Judge walks tightrope in Chicago police shooting case

2017-09-27 08:16
Jason Van Dyke, who has been charged with first degree murder. (Cook County State's Attorney's Office, AP)

Jason Van Dyke, who has been charged with first degree murder. (Cook County State's Attorney's Office, AP)

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Chicago - The last time the Chicago police officer charged with murder in the shooting death of black teen Laquan McDonald was in court, the judge told two teams of lawyers that he wanted one to return to court on Wednesday and the other on Thursday so there was no chance they would "cross paths."

The peculiar scheduling aims to ensure that the attorneys prosecuting Jason Van Dyke are kept out of court while the judge discusses with the other attorneys, as well as Van Dyke's defence team, what evidence the first group can use.

"If it's found that the prosecution used [protected] information, it can disqualify the whole prosecution team or get a conviction thrown out," said Jennifer Joyce, who headed the prosecutor's office in St Louis for 16 years before retiring this year.

She's now with an organisation called the Prosecutors' Centre for Excellence.

As more police officers face criminal charges, courts have to find ways to control or even stop the flow of information about such cases.

This was much simpler the last time a Chicago police officer was charged with first-degree murder for an on-duty fatality 35 years ago, when the technology that facilitates the fast and easy movement of information today didn't exist.

"The fact that everybody has a camera and in this current environment when these cases attract a lot of attention from the public and pundits, that has elevated cases where officers are charged with a crime up to a new level," said Joyce.

"It makes everybody approach [such a case] differently, and you have to be extremely careful about managing the information coming in."

What is happening in Chicago stems from two decades-old US Supreme Court decisions: One prohibits the use of statements by public employees in criminal cases made under the threat of being fired; and the other requires prosecutors to demonstrate that none of the evidence they're using is the result of testimony given under a grant of immunity.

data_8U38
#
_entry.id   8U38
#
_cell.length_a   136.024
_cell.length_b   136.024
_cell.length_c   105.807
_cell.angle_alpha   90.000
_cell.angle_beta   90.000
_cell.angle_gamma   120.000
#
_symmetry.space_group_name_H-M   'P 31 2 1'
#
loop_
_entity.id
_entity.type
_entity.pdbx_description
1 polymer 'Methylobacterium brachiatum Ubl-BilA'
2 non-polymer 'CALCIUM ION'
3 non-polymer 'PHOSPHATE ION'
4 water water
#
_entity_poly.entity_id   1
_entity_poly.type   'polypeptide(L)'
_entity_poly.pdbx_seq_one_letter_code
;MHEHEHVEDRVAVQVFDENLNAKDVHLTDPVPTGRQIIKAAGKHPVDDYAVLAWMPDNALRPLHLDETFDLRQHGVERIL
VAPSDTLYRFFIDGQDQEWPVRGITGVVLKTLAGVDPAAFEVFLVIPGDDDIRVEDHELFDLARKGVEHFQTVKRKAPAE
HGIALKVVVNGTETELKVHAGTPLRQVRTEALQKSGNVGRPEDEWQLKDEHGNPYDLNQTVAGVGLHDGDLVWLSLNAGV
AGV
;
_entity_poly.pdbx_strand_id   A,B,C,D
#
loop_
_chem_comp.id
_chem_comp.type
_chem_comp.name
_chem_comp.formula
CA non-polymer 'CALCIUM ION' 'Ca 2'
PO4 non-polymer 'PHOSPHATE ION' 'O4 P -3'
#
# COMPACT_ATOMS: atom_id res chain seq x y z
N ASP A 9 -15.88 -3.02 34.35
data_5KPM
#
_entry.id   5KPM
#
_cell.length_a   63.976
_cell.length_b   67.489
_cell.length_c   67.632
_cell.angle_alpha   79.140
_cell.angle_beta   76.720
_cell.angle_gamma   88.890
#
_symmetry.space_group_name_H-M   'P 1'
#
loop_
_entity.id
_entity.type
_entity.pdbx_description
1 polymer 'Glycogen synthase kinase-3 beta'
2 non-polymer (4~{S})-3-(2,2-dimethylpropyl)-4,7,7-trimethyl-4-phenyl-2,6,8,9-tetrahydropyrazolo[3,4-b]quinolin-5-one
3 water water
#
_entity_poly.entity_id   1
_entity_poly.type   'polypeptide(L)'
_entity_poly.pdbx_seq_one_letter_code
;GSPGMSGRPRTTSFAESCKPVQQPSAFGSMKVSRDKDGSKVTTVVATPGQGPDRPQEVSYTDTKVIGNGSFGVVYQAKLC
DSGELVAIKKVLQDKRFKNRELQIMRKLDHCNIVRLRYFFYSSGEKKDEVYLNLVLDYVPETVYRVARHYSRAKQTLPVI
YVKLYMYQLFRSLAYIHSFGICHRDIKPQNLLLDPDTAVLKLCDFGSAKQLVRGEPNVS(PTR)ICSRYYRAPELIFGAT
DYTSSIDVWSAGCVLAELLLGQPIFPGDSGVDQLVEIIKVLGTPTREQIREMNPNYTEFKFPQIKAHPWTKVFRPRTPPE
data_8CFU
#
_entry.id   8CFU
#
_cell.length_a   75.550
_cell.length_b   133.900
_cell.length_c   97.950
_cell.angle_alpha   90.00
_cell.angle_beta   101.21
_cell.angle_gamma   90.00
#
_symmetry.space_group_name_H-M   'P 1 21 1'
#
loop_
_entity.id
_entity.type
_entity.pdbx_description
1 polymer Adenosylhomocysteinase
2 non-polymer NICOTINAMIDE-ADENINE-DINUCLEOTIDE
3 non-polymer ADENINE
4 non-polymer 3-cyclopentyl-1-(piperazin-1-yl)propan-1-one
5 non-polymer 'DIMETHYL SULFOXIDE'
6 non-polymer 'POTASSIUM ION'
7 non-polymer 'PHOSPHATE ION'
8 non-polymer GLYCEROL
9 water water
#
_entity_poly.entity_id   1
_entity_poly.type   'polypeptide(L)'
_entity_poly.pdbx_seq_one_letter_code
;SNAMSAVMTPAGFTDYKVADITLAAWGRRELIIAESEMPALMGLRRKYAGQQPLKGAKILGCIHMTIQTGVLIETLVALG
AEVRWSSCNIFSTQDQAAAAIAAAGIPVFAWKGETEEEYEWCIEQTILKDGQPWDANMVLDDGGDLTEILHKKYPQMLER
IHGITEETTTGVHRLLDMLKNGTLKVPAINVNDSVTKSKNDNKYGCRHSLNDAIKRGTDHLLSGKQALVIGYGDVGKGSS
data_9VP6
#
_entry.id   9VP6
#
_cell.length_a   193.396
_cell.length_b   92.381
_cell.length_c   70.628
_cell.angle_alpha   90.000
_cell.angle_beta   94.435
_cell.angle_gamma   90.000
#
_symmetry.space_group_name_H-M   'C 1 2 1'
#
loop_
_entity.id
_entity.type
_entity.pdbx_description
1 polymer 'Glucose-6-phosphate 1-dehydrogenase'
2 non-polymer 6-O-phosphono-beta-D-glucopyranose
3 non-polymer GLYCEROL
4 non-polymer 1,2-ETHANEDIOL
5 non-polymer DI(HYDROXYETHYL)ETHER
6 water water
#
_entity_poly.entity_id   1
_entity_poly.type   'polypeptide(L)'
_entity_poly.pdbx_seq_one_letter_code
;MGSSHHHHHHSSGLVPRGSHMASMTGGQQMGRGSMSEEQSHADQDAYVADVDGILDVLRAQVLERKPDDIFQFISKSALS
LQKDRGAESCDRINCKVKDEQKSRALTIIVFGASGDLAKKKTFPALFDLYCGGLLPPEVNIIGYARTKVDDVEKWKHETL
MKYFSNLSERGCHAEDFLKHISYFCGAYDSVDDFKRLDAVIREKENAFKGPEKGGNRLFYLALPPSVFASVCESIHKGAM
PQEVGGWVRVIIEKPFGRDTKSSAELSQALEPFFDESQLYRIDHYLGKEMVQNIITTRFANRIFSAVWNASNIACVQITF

'Filter team'

That means one group of attorneys - the "filter team" - has the job of poring over scores of interviews, documents and other evidence to make sure prosecutors don't try to use or even see anything they're not entitled to. Overseeing their effort is a judge who must make sure such evidence never reaches prosecutors.

That team's job was laid out in a 2016 motion in the case of a Baltimore police officer charged in the 2015 death of Freddie Gray, who died after suffering a spinal cord injury in a police van.

In the motion, the "filter team" was responsible for making sure the "clean team" of prosecutors was not "exposed to any immunised testimony during the clean team's trial preparation."

Not only that, but the motion explained that the "clean team" had been instructed to stay away from any news coverage of the officer's testimony.

In Chicago, Joyce said Special Prosecutor Joseph McMahon told her that before he reads a newspaper, the other attorneys read it and redact anything about the case that McMahon shouldn't read. Attorneys in the Van Dyke case have been prohibited by the judge from talking about it outside of court.

The effort to filter out such evidence led to the surprise appearance on the witness stand of Van Dyke to explain to the judge who he talked to and why after he shot McDonald 16 times the night of October 20, 2014.

"I don't remember exactly what was said, but it was my understanding that if you didn't co-operate or speak ... that you could be fired," said Van Dyke.

Judge Vincent Gaughan ruled that statements Van Dyke made to a deputy chief were off-limits to prosecutors, but that they could use statements Van Dyke made to a detective.

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